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Corporate Taxation

  • Fraud Case Study: Travel and Expense Fraud

    David Zweighaft, CPA/CFE, CPE
    Aug 1, 2014
    Certain situations increase the likelihood of fraud, such as when a trusted employee is under financial pressure, feels he deserves greater recognition or more pay, and has the ability to prepare and obtain approval for reimbursement of any travel and expense submissions.
  • Tax Incentives for Film Production in New York State

    Zev Landau, CPA, MBA
    Jul 1, 2014
    Because New York state is a financial powerhouse (just consider Wall Street), it has an important edge in securing financing for film productions. New York’s government and its wealthy entities can provide financing through government grants, tax incentives, and tax credits.
  • To Throwback or Not to Throwback: California Nexus and Allocation Rules

    Brian Gordon, CPA
    Apr 1, 2014
    The first thing a company must determine is whether it is required to file a California tax return. One longstanding part of California’s nexus law seemed simple: companies conducting business for profit in California had to file a tax return. But beginning in 2011, California established new economic nexus rules that made this process more complex.
  • With Net Investment Income, as Many Questions as Answers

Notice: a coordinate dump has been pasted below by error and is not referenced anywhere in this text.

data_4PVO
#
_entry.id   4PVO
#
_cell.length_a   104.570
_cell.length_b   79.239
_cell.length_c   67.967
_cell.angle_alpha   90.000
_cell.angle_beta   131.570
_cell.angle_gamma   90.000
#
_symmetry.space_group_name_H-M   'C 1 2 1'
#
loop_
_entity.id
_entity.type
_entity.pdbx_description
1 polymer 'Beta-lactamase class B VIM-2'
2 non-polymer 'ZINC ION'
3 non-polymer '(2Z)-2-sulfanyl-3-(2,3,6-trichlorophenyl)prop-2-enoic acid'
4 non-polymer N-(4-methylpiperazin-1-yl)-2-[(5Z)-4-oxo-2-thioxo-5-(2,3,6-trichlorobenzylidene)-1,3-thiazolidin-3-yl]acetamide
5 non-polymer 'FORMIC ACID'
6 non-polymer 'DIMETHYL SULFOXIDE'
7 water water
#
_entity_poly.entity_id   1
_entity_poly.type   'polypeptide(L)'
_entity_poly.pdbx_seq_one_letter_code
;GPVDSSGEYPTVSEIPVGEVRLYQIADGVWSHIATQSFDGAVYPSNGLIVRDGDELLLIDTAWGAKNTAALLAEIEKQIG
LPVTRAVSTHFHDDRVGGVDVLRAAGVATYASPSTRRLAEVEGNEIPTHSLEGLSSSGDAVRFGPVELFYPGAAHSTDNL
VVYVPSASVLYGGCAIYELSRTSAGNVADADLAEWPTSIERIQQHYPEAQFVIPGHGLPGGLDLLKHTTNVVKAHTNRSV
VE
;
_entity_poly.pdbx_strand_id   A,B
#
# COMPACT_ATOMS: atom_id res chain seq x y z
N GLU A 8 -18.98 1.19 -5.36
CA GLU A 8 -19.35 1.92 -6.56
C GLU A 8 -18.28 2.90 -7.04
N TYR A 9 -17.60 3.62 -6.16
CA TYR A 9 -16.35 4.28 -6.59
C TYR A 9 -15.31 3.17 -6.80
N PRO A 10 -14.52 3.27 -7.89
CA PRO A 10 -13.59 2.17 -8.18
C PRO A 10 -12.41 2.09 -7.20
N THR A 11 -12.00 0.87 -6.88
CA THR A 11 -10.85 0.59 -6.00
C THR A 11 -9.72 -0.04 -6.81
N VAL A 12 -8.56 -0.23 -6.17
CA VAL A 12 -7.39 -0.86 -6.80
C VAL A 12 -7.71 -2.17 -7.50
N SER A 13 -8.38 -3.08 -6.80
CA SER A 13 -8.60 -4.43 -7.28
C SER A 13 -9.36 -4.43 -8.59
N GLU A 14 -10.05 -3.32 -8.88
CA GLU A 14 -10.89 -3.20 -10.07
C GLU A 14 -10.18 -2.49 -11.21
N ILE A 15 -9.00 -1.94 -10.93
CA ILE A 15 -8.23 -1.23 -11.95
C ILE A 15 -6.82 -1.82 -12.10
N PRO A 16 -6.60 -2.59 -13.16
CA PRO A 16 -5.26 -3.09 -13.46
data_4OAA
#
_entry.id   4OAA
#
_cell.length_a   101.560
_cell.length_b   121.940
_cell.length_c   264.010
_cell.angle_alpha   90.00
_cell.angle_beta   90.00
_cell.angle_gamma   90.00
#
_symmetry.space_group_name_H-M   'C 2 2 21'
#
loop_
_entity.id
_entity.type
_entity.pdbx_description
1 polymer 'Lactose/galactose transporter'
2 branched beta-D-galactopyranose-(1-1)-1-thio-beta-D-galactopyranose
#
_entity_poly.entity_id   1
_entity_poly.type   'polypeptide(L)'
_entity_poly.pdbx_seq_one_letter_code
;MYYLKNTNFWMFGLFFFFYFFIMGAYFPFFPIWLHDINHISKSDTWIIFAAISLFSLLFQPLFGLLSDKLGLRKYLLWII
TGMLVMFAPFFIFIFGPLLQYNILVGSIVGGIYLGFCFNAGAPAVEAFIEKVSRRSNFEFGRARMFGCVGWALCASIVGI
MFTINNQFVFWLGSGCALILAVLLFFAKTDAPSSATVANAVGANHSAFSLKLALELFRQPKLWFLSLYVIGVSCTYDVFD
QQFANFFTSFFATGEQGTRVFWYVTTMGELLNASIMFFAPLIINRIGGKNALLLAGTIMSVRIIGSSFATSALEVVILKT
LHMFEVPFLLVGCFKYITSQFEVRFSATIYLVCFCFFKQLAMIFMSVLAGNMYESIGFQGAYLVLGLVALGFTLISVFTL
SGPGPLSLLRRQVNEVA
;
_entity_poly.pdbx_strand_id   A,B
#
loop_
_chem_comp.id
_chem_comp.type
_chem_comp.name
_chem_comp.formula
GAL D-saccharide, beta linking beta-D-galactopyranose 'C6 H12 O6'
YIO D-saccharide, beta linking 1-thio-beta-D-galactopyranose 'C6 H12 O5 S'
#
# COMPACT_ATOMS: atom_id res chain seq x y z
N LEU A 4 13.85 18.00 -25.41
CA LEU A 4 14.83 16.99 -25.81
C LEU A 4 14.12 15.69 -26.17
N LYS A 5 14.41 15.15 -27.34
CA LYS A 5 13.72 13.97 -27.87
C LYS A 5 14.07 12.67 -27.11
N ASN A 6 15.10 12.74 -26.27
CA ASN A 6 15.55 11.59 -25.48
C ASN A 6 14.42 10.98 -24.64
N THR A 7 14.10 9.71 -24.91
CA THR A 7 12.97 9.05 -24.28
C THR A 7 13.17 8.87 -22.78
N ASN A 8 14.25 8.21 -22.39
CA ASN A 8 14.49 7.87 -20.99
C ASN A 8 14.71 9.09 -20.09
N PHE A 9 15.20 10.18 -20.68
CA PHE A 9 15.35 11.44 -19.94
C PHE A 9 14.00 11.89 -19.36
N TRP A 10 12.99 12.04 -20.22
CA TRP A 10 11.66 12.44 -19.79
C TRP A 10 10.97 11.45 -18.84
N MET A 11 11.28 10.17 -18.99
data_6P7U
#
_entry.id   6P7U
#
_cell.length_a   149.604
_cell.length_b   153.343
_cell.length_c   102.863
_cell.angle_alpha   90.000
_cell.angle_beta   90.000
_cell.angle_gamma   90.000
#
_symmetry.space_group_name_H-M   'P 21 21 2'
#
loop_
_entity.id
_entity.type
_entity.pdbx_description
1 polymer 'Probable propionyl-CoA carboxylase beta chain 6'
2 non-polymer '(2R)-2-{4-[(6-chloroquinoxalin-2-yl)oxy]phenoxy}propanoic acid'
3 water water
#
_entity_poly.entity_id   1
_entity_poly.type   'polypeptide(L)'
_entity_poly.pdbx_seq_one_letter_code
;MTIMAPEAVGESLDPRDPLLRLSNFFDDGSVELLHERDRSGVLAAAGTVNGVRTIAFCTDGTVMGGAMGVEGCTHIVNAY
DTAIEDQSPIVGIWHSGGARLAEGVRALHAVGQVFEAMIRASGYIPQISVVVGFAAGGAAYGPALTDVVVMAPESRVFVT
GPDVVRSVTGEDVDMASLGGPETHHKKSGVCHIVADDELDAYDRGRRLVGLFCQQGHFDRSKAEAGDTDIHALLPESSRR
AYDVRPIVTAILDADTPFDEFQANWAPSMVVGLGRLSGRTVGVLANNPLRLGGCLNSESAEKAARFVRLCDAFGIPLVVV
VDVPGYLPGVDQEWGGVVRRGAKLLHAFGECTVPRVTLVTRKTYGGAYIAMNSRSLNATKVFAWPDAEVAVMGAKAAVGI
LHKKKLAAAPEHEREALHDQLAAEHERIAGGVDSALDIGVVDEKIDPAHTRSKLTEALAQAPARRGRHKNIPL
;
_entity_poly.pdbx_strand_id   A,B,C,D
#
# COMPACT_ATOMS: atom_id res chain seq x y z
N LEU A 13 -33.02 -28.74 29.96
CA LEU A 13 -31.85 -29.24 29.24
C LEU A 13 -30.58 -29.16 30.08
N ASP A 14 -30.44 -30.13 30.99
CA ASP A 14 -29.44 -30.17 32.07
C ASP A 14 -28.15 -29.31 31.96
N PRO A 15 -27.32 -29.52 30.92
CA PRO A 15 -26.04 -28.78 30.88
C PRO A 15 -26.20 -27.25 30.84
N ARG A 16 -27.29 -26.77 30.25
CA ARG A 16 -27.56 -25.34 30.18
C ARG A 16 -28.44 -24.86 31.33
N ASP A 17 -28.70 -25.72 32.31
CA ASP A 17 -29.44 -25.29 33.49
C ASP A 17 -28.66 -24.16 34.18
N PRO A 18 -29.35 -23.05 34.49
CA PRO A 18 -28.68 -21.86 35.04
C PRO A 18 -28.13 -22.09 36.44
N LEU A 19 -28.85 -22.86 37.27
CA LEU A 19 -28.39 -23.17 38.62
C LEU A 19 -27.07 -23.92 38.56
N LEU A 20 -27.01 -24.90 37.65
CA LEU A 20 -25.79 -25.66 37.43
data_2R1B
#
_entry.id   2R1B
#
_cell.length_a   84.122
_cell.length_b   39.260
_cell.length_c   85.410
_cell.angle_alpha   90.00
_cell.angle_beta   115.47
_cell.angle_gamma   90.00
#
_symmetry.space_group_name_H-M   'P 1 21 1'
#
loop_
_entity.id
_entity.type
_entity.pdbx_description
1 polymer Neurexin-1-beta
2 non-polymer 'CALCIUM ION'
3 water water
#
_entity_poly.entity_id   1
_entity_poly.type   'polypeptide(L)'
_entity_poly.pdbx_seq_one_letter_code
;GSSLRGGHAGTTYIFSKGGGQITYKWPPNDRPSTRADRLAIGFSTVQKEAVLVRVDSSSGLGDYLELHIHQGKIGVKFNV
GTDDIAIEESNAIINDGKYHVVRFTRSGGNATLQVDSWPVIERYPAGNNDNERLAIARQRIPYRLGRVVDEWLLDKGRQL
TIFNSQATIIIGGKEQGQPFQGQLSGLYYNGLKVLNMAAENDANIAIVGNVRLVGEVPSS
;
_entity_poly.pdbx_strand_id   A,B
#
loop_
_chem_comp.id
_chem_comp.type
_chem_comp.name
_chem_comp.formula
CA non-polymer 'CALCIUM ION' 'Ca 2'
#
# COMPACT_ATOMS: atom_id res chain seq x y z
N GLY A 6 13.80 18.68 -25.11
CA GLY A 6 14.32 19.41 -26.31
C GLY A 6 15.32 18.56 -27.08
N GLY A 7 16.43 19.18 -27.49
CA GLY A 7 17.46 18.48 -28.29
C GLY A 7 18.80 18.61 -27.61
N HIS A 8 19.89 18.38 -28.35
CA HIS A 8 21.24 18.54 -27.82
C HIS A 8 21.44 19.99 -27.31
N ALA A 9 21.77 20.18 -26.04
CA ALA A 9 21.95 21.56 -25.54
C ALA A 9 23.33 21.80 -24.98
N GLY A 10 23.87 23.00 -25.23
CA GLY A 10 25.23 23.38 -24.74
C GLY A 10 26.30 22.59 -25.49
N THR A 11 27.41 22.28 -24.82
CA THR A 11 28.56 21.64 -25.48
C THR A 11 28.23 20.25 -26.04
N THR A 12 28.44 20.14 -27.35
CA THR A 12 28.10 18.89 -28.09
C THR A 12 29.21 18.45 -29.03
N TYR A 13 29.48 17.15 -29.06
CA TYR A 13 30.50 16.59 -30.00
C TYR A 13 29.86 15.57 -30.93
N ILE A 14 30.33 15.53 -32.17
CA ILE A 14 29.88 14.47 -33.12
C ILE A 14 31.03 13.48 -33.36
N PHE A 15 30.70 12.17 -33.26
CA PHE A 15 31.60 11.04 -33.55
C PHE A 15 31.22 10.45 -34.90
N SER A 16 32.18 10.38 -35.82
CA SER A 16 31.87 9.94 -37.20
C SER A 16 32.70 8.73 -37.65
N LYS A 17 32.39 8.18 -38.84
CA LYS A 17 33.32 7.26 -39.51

Mary Ho, CPA
    Mar 1, 2014
    Life has become both more complex and simpler for the investor, thanks to the release of the much anticipated final net investment income (NII) tax regulations last November, along with a new set of proposed regulations that provide guidance on the computation of net investment income. Although the regulations clarify many issues, the rules can be complicated in its application and no doubt new questions will crop up as CPAs prepare returns in 2014.
  • Tanenblatt v. Commissioner: Valuation Methods in Real Estate

    Martin Greene, CPA/ABV, ASA
    Jan 1, 2014
    Tanenblatt v. Commissioner involved the fair market value of a 16.67 percent minority membership interest in a New York LLC whose principal holding was a commercial building. The resulting decision has important implications for the valuation—and taxation—of real estate and the use of experts.

Views expressed in articles published in Tax Stringer are the authors' only and are not to be attributed to the publication, its editors, the NYSSCPA or FAE, or their directors, officers, or employees, unless expressly so stated. Articles contain information believed by the authors to be accurate, but the publisher, editors and authors are not engaged in redering legal, accounting or other professional services. If specific professional advice or assistance is required, the services of a competent professional should be sought.